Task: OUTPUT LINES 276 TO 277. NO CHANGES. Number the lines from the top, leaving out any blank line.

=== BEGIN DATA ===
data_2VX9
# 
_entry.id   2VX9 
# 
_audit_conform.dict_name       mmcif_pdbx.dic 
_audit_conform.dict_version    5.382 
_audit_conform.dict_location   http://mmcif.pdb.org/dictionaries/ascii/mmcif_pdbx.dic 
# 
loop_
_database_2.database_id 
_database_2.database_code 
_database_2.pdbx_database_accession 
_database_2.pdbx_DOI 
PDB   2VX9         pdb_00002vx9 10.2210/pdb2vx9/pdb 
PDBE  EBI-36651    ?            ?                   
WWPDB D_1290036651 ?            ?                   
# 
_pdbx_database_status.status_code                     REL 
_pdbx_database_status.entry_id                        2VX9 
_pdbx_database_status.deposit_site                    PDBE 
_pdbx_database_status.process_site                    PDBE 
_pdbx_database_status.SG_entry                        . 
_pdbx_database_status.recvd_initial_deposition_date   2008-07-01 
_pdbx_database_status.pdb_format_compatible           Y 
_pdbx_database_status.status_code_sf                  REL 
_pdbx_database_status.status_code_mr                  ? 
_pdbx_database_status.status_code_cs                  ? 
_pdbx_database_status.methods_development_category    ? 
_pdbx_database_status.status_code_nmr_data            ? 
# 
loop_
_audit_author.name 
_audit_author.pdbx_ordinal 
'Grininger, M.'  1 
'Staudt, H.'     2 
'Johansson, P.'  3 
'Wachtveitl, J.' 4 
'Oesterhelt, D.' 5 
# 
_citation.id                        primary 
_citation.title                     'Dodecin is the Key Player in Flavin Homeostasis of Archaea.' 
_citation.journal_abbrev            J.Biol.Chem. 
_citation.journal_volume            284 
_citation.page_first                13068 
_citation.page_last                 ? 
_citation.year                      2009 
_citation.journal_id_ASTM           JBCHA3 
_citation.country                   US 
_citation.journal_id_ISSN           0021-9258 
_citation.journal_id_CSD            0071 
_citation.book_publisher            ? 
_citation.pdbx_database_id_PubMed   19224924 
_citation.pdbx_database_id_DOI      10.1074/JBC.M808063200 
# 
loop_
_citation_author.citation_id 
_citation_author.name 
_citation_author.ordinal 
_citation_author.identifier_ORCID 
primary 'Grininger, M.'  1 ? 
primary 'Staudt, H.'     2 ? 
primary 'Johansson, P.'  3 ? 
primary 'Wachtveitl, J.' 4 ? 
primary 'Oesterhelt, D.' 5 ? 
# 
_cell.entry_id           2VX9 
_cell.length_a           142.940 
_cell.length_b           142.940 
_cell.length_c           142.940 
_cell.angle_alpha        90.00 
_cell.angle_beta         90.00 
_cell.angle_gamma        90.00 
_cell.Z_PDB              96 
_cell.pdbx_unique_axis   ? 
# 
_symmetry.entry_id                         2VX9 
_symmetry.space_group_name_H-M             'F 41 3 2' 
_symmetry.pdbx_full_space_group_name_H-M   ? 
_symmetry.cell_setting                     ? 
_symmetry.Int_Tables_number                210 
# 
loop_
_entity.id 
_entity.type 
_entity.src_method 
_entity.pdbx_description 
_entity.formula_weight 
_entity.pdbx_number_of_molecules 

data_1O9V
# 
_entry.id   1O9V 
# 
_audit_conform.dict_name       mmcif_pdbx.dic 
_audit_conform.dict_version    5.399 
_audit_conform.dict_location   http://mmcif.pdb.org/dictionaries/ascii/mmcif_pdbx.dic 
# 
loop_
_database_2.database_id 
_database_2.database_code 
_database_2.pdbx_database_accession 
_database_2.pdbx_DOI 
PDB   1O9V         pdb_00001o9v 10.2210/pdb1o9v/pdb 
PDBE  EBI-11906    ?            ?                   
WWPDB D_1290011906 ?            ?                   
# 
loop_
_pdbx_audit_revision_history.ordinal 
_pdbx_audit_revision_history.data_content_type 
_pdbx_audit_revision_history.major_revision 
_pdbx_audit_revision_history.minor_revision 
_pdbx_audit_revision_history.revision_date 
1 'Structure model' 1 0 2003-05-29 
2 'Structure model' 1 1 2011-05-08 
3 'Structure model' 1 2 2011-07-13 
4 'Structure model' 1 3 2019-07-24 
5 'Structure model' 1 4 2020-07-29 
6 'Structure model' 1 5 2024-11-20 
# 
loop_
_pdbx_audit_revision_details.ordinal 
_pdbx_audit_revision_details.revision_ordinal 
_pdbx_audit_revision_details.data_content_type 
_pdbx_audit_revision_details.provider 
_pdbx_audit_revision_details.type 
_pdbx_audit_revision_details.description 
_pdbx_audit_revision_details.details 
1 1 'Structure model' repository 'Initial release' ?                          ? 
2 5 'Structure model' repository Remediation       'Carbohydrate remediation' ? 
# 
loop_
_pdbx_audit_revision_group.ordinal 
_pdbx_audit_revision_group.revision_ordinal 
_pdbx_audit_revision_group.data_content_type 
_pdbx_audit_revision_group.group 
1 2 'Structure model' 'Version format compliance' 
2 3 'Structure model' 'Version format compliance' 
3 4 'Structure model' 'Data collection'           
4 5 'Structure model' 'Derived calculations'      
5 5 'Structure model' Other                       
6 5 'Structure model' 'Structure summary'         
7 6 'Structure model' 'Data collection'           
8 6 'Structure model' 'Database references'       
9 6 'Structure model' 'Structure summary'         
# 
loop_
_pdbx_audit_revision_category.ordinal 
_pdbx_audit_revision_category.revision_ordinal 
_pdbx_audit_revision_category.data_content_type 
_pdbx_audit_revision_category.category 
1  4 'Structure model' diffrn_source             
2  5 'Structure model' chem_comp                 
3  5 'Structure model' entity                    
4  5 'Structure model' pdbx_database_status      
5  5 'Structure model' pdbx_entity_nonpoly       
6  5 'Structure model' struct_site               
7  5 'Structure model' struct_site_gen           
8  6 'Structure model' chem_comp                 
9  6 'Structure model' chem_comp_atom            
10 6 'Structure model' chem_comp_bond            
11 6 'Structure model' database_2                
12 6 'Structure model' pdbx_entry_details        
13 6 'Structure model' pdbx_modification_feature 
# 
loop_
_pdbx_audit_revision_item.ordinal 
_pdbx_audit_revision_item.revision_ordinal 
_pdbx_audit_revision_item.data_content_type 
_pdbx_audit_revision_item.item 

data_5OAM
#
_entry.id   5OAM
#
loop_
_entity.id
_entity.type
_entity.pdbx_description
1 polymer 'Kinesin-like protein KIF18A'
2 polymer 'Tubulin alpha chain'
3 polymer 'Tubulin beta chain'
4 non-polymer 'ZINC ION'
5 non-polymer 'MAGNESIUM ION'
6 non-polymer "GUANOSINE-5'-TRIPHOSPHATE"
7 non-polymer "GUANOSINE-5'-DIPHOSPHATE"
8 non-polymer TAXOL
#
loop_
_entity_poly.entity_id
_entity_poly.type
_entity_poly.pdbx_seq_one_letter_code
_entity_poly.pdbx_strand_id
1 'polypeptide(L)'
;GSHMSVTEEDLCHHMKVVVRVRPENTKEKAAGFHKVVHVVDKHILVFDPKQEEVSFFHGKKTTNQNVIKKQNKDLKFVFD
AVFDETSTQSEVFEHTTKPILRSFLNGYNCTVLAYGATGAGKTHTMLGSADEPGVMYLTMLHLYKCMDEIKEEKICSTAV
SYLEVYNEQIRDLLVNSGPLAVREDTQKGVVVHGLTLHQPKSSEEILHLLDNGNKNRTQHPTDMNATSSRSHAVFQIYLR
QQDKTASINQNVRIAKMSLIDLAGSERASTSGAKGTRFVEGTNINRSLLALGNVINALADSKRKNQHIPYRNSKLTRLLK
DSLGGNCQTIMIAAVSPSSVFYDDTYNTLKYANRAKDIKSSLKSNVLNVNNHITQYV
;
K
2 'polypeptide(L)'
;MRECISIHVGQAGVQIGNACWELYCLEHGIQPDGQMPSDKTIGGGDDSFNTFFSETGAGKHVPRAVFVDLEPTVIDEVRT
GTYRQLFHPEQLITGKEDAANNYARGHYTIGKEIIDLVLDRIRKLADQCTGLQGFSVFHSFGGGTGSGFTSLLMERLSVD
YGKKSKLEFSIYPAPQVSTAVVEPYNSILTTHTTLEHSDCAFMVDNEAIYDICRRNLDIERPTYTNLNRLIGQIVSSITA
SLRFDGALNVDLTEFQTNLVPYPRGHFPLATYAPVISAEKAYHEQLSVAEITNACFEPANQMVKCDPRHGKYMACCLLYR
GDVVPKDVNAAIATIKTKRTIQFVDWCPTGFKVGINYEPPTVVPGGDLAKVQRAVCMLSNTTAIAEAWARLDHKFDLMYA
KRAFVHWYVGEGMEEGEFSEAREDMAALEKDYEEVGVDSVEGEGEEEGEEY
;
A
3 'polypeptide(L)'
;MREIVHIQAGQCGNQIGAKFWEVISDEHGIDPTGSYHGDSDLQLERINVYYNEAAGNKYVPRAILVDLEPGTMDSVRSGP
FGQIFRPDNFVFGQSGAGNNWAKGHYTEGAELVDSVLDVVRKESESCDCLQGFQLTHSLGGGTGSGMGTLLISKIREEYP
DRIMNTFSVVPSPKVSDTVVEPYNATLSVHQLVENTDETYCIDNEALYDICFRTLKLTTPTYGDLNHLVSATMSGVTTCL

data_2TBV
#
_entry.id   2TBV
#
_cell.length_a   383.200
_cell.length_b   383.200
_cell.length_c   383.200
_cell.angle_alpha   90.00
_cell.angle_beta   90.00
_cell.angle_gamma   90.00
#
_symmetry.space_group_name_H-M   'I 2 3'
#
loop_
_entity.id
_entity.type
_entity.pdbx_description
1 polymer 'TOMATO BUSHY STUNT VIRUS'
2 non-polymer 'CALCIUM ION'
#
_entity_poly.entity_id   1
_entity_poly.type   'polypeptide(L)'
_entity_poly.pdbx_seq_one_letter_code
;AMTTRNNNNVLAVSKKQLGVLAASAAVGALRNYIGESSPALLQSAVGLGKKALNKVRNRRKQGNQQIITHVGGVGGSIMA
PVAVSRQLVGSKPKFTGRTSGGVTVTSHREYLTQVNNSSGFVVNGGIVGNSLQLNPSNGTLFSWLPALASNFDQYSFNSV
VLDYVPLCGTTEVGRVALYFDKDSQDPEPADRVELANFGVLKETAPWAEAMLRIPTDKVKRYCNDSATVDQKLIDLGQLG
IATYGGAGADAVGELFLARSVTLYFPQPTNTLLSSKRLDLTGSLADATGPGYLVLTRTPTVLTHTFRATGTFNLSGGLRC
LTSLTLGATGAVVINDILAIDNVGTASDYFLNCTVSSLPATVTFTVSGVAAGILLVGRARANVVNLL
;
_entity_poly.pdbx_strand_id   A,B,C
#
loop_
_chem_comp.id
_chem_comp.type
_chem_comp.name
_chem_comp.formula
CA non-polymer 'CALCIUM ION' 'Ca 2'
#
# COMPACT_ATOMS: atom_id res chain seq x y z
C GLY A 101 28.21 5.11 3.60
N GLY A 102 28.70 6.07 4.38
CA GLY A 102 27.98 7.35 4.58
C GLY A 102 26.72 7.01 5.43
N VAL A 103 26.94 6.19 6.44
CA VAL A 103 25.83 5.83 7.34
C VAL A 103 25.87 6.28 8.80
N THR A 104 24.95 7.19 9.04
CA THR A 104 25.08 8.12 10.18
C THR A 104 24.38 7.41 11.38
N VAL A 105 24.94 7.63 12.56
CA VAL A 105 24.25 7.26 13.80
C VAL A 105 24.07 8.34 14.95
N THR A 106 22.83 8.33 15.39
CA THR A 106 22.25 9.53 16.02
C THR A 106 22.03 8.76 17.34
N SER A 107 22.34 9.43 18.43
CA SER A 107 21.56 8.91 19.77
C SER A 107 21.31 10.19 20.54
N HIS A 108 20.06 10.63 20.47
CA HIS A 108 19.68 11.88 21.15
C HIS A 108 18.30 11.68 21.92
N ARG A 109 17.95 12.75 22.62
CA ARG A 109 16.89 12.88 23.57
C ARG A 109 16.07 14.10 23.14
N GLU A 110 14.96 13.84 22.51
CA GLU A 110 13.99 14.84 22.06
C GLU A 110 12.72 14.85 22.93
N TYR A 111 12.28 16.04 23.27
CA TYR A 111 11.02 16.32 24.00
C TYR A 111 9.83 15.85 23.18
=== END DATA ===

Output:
N GLU A 110 14.96 13.84 22.51
CA GLU A 110 13.99 14.84 22.06